Health Benefits of Kombucha Tea & Magnesium

Health Benifits of Kombucha Tea

Kombucha is a fermented tea that has been consumed for thousands of years.

Not only does it have the same health benefits as tea, but it’s also rich in beneficial probiotics.

Kombucha also contains antioxidants, can kill harmful bacteria and may help fight several diseases.

Here are the top 8 health benefits of kombucha, based on scientific evidence.

1. Kombucha is a Rich Source of Probiotics

Kombucha is thought to originate in China or Japan.

It’s made by adding specific strains of bacteria, yeast and sugar to black or green tea, and then allowing it to ferment for a week or more.

During this process, the bacteria and yeast form a mushroom-like blob on the surface, which is why kombucha is also known as “mushroom tea.”

This blob is actually a living symbiotic colony of bacteria and yeast, or a SCOBY, and can be used to ferment new kombucha.

This is what kombucha looks like:

The fermentation process produces vinegar and several other acidic compounds, trace levels of alcohol and gases that make it carbonated.

A large amount of probiotic bacteria is also produced during fermentation.

Probiotics provide your gut with healthy bacteria. These bacteria can improve many aspects of health, including digestion, inflammation and even weight loss.

For this reason, adding probiotics foods like kombucha to your diet can improve your health in many ways.

Bottom Line: Kombucha is a type of tea that has been fermented. This makes it a good source of probiotics, which have many health benefits.

2. Kombucha Contains the Benefits of Green Tea

Green tea is one of the healthiest beverages on the planet.

This is because green tea contains many bioactive compounds, such as polyphenols, which function as powerful antioxidants in the body.

Kombucha made from green tea has many of the same chemical properties and therefore many of the same benefits.

Studies show that drinking green tea regularly can increase the amount of calories you burn, reduce belly fat, improve cholesterol levels, help with blood sugar control and more.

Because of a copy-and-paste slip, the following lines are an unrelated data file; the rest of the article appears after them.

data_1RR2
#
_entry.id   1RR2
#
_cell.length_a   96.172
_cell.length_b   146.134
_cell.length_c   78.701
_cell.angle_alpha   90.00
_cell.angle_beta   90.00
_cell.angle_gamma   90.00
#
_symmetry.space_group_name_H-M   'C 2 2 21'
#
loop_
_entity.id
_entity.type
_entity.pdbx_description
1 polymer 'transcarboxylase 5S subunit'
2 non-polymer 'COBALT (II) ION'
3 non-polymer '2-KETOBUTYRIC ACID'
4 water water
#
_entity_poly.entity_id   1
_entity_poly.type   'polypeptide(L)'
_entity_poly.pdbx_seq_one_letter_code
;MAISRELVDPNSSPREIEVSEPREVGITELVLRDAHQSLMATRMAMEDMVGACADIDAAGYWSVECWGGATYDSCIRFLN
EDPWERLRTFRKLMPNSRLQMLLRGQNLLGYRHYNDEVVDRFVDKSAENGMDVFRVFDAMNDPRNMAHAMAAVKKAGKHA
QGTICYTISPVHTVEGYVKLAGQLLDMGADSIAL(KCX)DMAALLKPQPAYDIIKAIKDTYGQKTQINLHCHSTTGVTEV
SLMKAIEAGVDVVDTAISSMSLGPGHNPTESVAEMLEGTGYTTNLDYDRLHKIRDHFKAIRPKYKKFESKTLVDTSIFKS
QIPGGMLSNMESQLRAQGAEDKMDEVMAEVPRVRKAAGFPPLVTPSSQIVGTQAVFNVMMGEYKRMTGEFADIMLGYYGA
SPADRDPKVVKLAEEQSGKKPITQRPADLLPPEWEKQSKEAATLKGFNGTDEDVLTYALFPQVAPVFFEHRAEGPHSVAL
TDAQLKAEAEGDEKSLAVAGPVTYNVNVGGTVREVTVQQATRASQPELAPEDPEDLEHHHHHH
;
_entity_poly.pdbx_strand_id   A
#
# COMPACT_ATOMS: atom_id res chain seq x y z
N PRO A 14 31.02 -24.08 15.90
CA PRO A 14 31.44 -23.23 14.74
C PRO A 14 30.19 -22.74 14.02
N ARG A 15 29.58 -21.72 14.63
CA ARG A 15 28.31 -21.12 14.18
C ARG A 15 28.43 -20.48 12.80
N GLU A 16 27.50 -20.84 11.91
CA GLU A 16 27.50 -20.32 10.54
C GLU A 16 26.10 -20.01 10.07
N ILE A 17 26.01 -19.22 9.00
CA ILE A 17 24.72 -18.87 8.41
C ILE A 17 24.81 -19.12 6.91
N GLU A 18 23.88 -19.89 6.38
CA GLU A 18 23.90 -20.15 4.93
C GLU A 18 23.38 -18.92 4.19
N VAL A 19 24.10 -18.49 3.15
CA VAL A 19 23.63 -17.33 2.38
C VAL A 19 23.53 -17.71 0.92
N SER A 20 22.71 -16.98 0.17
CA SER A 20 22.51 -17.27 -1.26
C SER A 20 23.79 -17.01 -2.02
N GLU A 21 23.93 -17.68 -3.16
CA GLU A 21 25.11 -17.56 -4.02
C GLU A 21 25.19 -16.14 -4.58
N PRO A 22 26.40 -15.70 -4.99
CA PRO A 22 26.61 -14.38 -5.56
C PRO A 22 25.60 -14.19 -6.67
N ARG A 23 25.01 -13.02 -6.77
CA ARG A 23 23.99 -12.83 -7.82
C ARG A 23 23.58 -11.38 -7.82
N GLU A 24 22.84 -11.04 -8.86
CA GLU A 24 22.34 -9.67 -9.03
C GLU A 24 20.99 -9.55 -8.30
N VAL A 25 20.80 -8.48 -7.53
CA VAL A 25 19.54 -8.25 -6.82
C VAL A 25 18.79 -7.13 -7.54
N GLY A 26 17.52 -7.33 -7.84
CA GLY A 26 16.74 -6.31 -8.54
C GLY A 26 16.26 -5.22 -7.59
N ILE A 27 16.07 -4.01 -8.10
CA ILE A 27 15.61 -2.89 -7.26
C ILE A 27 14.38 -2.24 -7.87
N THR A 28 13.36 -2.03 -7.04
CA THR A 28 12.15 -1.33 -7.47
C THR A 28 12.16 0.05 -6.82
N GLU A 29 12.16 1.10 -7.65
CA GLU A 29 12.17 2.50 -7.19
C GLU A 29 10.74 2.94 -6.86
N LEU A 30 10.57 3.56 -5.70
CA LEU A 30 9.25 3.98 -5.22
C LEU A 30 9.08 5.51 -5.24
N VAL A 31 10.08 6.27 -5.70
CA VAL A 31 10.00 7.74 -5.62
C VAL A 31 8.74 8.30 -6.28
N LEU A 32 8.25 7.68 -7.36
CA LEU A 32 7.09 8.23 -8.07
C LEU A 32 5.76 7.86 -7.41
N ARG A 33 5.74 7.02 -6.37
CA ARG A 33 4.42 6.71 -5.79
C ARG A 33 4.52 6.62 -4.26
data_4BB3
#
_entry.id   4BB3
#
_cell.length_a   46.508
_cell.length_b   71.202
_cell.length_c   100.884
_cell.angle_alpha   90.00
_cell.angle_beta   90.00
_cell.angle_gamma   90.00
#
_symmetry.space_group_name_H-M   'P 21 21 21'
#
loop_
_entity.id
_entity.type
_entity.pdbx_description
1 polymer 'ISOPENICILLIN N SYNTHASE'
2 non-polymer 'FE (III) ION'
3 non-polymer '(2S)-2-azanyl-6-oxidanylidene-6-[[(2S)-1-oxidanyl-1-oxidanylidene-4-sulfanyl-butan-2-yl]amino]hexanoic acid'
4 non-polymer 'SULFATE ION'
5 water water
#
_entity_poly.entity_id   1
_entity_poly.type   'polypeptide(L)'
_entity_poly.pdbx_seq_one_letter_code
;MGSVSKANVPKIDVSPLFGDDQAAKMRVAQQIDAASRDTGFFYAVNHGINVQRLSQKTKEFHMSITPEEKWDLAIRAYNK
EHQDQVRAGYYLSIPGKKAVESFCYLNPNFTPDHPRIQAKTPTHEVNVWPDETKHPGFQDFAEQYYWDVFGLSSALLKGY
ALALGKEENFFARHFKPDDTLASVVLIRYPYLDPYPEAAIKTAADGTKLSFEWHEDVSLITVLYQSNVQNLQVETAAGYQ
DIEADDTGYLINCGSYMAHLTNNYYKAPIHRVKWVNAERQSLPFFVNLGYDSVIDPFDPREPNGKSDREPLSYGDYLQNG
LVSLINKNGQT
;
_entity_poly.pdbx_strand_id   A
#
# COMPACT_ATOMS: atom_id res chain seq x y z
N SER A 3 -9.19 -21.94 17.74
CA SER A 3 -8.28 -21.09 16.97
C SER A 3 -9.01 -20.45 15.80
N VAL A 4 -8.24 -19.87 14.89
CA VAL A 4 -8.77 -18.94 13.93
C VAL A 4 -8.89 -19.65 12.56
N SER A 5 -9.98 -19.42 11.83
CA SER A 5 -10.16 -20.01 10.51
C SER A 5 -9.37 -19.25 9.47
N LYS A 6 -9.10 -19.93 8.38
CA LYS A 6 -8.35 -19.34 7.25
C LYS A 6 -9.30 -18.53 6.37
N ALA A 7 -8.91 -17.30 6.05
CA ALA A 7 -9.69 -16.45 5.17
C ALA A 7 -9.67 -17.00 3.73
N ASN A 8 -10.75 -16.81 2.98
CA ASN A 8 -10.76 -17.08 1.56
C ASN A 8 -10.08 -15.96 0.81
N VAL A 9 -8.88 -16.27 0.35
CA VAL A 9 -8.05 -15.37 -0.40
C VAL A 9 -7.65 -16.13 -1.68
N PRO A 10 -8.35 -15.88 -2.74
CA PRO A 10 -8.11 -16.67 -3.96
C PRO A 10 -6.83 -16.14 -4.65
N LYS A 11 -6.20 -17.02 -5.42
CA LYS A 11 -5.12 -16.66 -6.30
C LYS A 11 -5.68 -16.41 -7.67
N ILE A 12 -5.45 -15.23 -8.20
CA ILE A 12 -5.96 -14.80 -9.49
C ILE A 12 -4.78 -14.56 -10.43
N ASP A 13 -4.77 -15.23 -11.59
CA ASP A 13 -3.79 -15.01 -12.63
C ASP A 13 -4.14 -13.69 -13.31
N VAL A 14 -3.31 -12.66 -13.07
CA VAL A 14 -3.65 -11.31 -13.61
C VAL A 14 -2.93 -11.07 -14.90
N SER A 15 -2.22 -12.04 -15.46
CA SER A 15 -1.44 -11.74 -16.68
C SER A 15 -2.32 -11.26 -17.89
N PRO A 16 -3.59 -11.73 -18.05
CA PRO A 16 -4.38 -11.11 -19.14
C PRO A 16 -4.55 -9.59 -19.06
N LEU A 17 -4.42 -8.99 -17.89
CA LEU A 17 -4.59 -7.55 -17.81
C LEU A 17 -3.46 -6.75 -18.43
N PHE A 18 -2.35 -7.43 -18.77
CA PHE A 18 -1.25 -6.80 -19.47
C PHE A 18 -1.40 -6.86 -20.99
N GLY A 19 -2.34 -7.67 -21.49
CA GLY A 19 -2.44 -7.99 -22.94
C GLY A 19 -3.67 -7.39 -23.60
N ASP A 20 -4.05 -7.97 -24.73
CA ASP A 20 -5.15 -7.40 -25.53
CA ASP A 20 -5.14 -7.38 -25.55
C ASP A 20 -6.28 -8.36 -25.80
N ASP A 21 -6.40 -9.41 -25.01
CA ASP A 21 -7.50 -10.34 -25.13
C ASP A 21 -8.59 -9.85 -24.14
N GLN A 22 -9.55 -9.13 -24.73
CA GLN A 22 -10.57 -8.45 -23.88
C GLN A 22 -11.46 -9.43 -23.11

Studies also show that green tea drinkers have a reduced risks of prostate, breast and colon cancers

Bottom Line: Kombucha made from green tea has many of the same health benefits, and may help with weight loss, blood sugar control and more.

3. Kombucha Contains Antioxidants

Antioxidants are substances that fight free radicals, reactive molecules that can damage your cells.

Antioxidants from foods and beverages are much better for your health than antioxidant supplements.

Kombucha, especially when made with green tea, appears to have powerful antioxidant effects on the liver.

Rat studies consistently find that drinking kombucha regularly reduces liver toxicity caused by toxic chemicals, in some cases by at least 70% .

Unfortunately, there are no human studies on this topic, but it does seem like a promising area of research for people with liver disease.

Bottom Line: Kombucha is rich in antioxidants and has been shown to protect the liver from toxicity, at least in rats.

4. Kombucha Can Kill Bacteria

One of the main substances produced during the fermentation of Kombucha is acetic acid, which is also abundant in vinegar.

Like the polyphenols in tea, acetic acid is able to kill many potentially harmful microorganisms.

Kombucha made from black or green tea appears to have strong antibacterial properties, particularly against infection-causing bacteria and Candida yeasts.

One study of chickens found that kombucha had antimicrobial effects and similar growth-promoting effects as antibiotics.

The researchers even suggested that kombucha tea could be used as an alternative to the antibiotic growth-promoters typically fed to these chickens.

Bottom Line: Kombucha is rich in tea polyphenols and acetic acid, which have both been shown to kill harmful bacteria.

5. Kombucha May Reduce Heart Disease Risk

Heart disease is the world’s leading cause of death.

Rat studies find that kombucha can greatly improve two markers of these diseases, LDL and HDL cholesterol, in as little as 30 days.

Even more importantly, tea (especially green tea) protects LDL cholesterol particles from oxidation, which is thought to contribute to heart disease.